TIJUANA - Twenty-one years ago this week, a group of doctors from San Diego decided to make a difference. They were tired of watching children turned away for health care because their parents had no insurance or couldn’t pay for it. So, they helped found an all-volunteer hospital designed to treat any child in need of medical care.
What seemed like an impossible dream is now the only pediatric hospital of its kind in Baja California treating children from both sides of the border.
We were driven to a small valley east of Tijuana in what appeared to be half a world away. In reality, it was a mere 45 minutes from downtown San Diego. It’s a place the locals call “familias de la basura” or the families of the Tijuana Dump.
It’s no ordinary dump, it's a shantytown, home to families and their children in need, who together dig through the trash searching for anything of value. They are people like Nicholas. He and his children search for scrap metal and if they're lucky they'll manage to scrape together about $4 worth of recycling each day.
The children know very little of the world outside this dump. In fact, the first time they had ever seen a camera was the day we arrived. So you can understand that most have never seen the inside of a hospital.
"They've never seen a doctor,” says Alejandra Guzman who works as a Pediatric Nutritionist at the hospital. “Most of them are born here and without any kind of medical help. Some of the kids don't even have a name. The parents don't remember when they were born."
That's where people like Dr. Betty Jones come in. She's co-founder of Hospital Infantil, which is the only pediatric hospital in Baja California and just half a mile from the border in Tijuana.
"The need is tremendous," says Dr. Jones as she scans a full waiting room on a busy Saturday afternoon. "I've always said we didn't know what to do, but we knew there was a need and we just jumped in over our heads and we're still swimming to shore."
The hospital treats about 40,000 children a year for numerous issues. On the day 10News paid a visit, it was “Therapy Day” and volunteers from hospitals and universities in both San Diego and Los Angeles were working with children who had a variety of disabilities. The waiting room was packed for hours with families patiently waiting and grateful for the chance to see a doctor or therapist.
"Each team has a physical therapist, an occupational therapist, a translator, and two students from different schools in training to become physical therapists," explains Dr. Jones.
The room was a bevy of activity. In the middle of the room were plastic crates filled with hundreds of leg and foot braces donated for children with Cerebral Palsy.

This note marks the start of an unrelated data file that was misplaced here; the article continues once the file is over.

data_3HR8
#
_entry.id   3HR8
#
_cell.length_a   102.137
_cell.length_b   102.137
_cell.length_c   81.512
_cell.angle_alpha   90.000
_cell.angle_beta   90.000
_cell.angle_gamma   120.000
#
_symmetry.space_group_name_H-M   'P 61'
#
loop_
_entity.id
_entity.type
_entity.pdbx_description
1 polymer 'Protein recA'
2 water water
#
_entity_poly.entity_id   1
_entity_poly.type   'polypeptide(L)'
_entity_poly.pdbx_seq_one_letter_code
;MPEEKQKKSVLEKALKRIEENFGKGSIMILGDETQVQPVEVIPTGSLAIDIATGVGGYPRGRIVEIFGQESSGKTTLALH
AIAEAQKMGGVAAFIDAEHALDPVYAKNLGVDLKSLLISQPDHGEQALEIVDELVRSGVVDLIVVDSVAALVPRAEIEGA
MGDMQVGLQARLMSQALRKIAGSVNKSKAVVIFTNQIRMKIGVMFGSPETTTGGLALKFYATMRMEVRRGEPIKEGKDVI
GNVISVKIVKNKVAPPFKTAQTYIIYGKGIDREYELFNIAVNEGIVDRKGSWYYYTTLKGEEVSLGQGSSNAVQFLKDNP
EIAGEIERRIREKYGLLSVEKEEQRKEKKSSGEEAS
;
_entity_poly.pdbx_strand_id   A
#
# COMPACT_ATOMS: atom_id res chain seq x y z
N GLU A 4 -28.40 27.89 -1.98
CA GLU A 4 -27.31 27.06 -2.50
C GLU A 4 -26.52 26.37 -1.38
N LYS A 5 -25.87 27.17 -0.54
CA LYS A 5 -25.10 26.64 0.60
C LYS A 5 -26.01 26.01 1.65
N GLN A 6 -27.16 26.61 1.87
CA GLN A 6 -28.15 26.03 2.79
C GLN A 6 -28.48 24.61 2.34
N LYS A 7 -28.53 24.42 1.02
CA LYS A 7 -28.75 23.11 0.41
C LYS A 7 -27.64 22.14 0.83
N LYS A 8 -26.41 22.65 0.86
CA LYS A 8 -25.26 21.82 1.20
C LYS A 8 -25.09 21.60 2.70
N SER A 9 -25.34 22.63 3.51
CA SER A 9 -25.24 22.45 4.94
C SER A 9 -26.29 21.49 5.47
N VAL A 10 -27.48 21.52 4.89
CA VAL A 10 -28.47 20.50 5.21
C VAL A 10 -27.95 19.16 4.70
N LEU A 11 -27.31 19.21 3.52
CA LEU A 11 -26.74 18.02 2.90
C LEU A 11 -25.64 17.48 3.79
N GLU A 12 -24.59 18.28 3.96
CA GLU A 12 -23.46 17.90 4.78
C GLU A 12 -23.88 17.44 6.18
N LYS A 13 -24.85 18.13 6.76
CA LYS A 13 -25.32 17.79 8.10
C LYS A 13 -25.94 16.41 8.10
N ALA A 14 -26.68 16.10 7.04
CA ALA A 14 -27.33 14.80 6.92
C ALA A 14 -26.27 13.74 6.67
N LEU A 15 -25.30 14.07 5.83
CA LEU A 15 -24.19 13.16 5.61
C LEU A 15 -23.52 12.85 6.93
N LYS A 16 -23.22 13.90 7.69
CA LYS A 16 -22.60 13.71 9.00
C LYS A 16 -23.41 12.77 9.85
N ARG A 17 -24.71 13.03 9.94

"She had these braces before but they were hurting,” says therapist Ellen Norton from Rady Children’s Hospital as she fits a young girl with a new set of leg braces. “So we're going to see what we can do to modify them. Or get her a new pair."
Each team of doctors and therapists come to the hospital monthly with truckloads of donations. They are piled everywhere throughout the room. Tables are filled with bottles, formula, and diapers. Another corner of the room has wheelchairs of all sizes and children are being fitted for the proper size. And shoes, there are hundreds of shoes. They can never get enough shoes. Patrick Wilkens who works as the Physical Therapist Manager at Rady Children’s Hospital explains the reason for so many shoes.
"If you give them braces they can no longer fit in their shoes,” says Wilkens. “So we need to increase their size by at least one or two sizes, and that's why we have shoes."
Hours later the waiting room is still full. Parents continue to wait patiently for an opportunity that may not come again for months. The doctors, therapists, and students are also happy to serve a long day until the last child is seen.
"It's a reciprocal relationship,” says Dr. Alan Chong Lee from Mount St. Mary’s University. “We get so much more learning from them versus us giving things away."
Before the day ends, a young mother and her baby from the Tijuana dump are escorted in. Five months old and this is the first time the baby has ever had medical care.
"Correct it now or work in it now and you probably won't have a problem," says Dr. Jones with a satisfied smile. "It's the economic status that really dictates so many other confounding problems."
For more information about the hospital and the Foundation for the Children of the Californias visit www.usfcc.org